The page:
Is it perhaps time to start thinking about talent sharing? 


Unlike job sharing, talent sharing could be an effective flexible work arrangement.

Given the manner in which companies typically change policies, by copying each other through a process legitimised by naming it ‘benchmarking’, a few bold companies incorporated ‘Job Sharing’ as part of their remote work policies, which has resulted in a host of other companies racing to do the same.

Simply, Job Sharing means taking one job and having different employees filling it for portions of the regular time and salary for the full job. It’s supposed to be a way to balance differing individual employee flexibility needs with work output. It very rarely works outside of the production or service environment yet we still see such policies existing in organisations where Job Sharing applications are never approved. 

This happens because there are too many companies that follow HR practices and trends regardless of they are suited to them or not. These are organisations with leadership that likes being able to say that they have certain policies in place even if there is little-to-no uptake of them.

Talent sharing is a bit different

In the same way that Job Sharing is about having a few employees sharing the same job, talent sharing is when few companies share the same talent. It involves two or more companies using the same individual to fulfil essentially the same role within their organisations, but on a shared basis.

Imagine, for instance, two companies that have a R1.5 million cost-to-company budget to fill a role - say, a head of reward - but have to settle for a less experienced, less marketable specialist because experts in that field are worth far more.  If they go for the a full-time appointment, they are most likely going to have to supplement this decision with external consulting expertise on specialist reward projects – as a rule of thumb, these consultants typically kick-off at the half-a-million mark.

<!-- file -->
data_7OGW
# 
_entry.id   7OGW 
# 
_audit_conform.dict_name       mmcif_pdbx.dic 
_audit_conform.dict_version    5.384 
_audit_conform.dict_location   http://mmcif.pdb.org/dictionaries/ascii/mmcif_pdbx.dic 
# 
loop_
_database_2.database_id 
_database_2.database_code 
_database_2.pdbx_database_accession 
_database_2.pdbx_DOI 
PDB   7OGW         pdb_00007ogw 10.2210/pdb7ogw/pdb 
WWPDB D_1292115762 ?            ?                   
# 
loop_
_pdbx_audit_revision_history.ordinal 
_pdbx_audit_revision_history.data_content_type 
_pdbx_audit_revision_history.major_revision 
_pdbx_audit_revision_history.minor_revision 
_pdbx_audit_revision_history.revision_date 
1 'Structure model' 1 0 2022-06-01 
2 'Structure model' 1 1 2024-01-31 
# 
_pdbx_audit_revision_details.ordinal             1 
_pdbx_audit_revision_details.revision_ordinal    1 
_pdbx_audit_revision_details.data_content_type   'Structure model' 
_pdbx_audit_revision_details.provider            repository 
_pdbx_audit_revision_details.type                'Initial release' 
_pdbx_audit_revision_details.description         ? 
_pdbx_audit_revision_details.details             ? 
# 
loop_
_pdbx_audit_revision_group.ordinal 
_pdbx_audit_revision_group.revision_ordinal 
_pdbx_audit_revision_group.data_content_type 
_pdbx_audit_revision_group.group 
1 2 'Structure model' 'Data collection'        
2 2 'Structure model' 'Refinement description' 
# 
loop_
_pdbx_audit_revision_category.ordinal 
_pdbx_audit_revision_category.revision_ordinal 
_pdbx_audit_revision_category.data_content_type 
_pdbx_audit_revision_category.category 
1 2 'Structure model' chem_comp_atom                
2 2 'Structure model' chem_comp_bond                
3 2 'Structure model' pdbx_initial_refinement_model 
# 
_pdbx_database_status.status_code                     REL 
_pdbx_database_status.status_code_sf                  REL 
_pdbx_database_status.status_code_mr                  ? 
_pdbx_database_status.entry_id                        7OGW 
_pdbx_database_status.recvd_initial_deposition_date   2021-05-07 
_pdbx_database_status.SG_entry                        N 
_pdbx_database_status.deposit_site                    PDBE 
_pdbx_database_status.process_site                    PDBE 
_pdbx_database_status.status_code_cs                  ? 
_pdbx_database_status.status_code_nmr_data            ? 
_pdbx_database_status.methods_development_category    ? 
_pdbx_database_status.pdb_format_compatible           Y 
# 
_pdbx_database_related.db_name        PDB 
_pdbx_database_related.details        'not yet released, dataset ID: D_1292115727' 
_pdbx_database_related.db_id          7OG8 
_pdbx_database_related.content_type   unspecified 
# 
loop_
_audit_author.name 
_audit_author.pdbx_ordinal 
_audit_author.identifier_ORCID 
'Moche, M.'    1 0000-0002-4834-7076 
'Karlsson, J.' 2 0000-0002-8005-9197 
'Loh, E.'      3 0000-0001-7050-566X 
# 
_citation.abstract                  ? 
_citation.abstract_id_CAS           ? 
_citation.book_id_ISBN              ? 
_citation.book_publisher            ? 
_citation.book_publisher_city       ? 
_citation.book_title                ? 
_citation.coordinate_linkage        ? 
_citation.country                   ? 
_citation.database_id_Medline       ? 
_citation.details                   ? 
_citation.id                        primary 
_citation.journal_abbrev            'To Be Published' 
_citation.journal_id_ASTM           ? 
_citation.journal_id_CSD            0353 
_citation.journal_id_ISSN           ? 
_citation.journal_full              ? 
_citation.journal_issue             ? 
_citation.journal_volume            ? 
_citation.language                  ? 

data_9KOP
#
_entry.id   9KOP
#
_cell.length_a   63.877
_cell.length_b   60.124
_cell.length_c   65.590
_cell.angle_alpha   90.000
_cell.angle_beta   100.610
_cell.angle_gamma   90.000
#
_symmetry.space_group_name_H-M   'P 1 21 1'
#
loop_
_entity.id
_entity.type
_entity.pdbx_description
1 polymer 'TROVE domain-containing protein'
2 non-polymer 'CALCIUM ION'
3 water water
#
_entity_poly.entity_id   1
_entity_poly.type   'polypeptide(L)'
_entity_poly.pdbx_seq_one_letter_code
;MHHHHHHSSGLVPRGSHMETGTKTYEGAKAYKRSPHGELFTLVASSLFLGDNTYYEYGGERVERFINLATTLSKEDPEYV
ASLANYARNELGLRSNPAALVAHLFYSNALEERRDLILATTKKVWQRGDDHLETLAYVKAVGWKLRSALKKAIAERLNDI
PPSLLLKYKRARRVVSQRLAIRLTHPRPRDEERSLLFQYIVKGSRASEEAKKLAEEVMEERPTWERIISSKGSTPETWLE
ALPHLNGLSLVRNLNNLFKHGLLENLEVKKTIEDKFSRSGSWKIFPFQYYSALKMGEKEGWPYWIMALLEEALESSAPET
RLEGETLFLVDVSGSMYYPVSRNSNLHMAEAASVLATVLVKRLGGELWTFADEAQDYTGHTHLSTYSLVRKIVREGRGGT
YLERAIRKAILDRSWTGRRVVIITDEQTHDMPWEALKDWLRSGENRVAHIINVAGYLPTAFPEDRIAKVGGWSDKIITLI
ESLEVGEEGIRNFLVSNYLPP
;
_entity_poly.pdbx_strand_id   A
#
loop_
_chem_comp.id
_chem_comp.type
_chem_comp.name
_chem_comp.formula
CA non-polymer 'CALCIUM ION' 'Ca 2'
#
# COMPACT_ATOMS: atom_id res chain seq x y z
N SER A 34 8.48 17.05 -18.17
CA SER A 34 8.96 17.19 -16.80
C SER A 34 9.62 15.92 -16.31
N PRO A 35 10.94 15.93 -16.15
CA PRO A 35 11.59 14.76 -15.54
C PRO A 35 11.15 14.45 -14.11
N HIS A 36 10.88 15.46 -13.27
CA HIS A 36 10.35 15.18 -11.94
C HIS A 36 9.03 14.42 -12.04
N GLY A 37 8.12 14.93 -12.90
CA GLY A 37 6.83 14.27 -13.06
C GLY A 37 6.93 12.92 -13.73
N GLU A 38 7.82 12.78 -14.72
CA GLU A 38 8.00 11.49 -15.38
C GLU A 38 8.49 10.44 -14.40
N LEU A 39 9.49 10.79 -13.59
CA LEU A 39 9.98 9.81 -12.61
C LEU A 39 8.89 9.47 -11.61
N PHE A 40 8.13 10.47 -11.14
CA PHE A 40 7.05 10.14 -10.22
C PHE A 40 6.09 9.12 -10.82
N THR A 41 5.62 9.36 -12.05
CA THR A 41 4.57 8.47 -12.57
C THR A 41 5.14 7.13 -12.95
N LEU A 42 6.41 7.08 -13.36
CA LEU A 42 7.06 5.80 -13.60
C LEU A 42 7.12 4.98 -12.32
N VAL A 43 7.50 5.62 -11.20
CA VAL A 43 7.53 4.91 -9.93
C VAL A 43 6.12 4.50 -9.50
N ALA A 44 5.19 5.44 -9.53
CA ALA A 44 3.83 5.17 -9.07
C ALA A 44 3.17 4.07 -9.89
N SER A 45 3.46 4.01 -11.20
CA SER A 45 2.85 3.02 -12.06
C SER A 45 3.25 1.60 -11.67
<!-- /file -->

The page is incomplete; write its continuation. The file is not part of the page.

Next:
If both these companies were led by progressive thinkers who looked at their needs through the lens of outputs or delivery. Rather than thinking, ‘we need a head of reward’ they would think, “we need a reward policy that gets us at least 80percent of the shareholder votes at our AGM” or, “we need a variable pay program that directly links how our investors view performance with how much we payout.” 

Framed against such a perspective, is having a person on the books, full-time, really necessary? What if there was a reward leader out there with a R3 million cost to company that was willing to split his time between the two companies in order to achieve the required objectives? Surely such an arrangement would be a win-win.

What the naysayers will tell you

The common excuses from traditionalists to talent sharing revolve around two major items, loyalty/affiliation and data protection. Both of which are totally nonsense because full-time employment guarantees neither.

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The truth is that it’s just too much bother. Talent sharing requires proper planning and management and, most corporate leaders are too lazy to bother actively managing their people. It’s easier to have someone on the books full-time even when that person is asleep at their desks half the time and surfing the net the other half. Full-time employees can also be bugged with emails and texts at midnight and before sunrise on Sundays, without much remorse on the side of the line manager. “Full-time” has become something that many line mangers feel to be “all the time”.

Talent sharing is a type of organised freelancing where an individual regularly engages with multiple companies to fulfil objectives associated with similar types of jobs among these companies. It requires careful administration, planning and risk management but has the potential to have the requisite level of specialist skills finally available to companies with smaller budgets. It can finally allow smaller companies and start-ups to start up their non-core programs at the right levels needed to get them firing as much as those of more established and mature companies.

Unlike job sharing, however, talent sharing faces less risk of being a window dressing policy because the balance of power is shared between the employer and employee. 

From the individual perspective, it allows a specialist to have the flexibility needed to manage their own careers without having their personal identities tied into their corporate master.

It requires the precision and application that technology now offers, through various iterations of the platform economy and its constituents. Which will eventually end the world as we know it, and for good reason?

And about that, I feel fine.


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